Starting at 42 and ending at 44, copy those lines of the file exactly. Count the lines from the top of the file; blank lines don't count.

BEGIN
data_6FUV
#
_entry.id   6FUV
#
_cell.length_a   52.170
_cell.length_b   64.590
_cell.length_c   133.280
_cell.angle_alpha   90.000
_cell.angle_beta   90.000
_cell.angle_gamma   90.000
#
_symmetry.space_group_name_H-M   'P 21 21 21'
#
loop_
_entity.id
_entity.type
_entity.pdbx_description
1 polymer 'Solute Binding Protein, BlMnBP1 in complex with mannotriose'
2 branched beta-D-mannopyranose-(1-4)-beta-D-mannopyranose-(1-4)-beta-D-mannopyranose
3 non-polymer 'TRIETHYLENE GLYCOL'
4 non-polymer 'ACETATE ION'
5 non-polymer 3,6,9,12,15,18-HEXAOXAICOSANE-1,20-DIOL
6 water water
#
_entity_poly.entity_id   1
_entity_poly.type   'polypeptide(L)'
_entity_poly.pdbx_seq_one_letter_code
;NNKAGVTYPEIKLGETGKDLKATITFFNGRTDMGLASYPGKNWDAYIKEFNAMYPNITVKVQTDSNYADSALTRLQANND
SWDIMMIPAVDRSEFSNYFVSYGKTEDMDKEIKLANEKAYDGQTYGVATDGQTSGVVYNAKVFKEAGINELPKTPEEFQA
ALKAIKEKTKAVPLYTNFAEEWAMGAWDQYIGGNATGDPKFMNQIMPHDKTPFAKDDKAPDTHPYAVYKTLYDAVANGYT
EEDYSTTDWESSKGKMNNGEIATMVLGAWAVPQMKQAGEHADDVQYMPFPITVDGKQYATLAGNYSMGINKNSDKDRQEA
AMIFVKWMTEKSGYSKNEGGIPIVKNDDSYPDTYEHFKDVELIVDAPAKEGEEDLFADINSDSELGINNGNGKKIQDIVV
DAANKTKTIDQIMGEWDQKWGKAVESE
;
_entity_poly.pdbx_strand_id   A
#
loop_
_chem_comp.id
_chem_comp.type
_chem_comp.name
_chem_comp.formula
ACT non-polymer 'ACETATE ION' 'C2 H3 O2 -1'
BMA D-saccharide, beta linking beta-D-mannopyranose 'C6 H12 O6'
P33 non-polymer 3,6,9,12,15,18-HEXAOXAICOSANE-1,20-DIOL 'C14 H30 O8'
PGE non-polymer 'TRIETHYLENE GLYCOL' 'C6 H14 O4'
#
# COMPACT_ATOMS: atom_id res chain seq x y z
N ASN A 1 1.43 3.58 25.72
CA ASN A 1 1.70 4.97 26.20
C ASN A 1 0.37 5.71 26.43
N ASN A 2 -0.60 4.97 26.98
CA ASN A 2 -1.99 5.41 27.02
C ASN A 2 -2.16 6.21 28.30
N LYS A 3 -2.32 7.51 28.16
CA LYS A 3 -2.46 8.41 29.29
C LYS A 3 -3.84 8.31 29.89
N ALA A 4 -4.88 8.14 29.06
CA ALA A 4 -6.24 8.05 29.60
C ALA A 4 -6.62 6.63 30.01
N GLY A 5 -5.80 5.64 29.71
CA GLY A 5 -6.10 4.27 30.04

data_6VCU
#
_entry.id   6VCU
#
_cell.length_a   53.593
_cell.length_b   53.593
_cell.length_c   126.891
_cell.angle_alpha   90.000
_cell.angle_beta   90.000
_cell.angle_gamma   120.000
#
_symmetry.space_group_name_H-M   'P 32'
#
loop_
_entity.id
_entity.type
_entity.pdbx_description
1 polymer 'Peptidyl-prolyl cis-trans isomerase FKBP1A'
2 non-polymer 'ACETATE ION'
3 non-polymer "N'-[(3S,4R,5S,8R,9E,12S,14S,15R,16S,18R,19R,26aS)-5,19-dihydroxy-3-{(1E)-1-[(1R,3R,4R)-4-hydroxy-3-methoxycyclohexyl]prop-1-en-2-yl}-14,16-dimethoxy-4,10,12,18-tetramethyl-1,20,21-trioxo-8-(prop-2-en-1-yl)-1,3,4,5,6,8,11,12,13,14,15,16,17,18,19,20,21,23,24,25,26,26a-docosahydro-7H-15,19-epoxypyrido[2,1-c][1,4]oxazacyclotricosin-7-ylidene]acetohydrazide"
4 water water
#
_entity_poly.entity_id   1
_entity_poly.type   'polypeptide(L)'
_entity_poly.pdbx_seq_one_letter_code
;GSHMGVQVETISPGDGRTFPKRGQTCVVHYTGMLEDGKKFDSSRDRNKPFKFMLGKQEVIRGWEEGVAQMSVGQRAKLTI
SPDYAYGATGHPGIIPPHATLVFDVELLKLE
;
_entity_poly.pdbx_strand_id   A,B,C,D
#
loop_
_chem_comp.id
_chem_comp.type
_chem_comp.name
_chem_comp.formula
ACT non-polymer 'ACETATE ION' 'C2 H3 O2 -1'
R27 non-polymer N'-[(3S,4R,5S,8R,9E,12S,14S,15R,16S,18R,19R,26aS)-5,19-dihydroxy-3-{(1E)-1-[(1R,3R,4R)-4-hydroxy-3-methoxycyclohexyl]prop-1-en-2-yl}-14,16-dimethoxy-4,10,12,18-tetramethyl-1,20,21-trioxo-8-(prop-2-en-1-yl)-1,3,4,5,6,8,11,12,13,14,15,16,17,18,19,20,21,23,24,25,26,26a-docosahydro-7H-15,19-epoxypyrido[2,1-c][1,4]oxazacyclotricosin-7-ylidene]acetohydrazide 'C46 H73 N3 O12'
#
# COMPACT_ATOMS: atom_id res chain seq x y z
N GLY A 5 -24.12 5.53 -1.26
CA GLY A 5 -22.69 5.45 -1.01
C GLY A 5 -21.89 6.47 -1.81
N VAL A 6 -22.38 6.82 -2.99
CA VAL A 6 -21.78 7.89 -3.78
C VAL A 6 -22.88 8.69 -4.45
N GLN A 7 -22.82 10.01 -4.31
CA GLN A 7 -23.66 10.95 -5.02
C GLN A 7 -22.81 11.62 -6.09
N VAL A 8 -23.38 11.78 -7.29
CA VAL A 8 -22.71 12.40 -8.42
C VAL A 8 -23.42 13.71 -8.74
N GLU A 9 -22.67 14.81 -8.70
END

ACT non-polymer 'ACETATE ION' 'C2 H3 O2 -1'
BMA D-saccharide, beta linking beta-D-mannopyranose 'C6 H12 O6'
P33 non-polymer 3,6,9,12,15,18-HEXAOXAICOSANE-1,20-DIOL 'C14 H30 O8'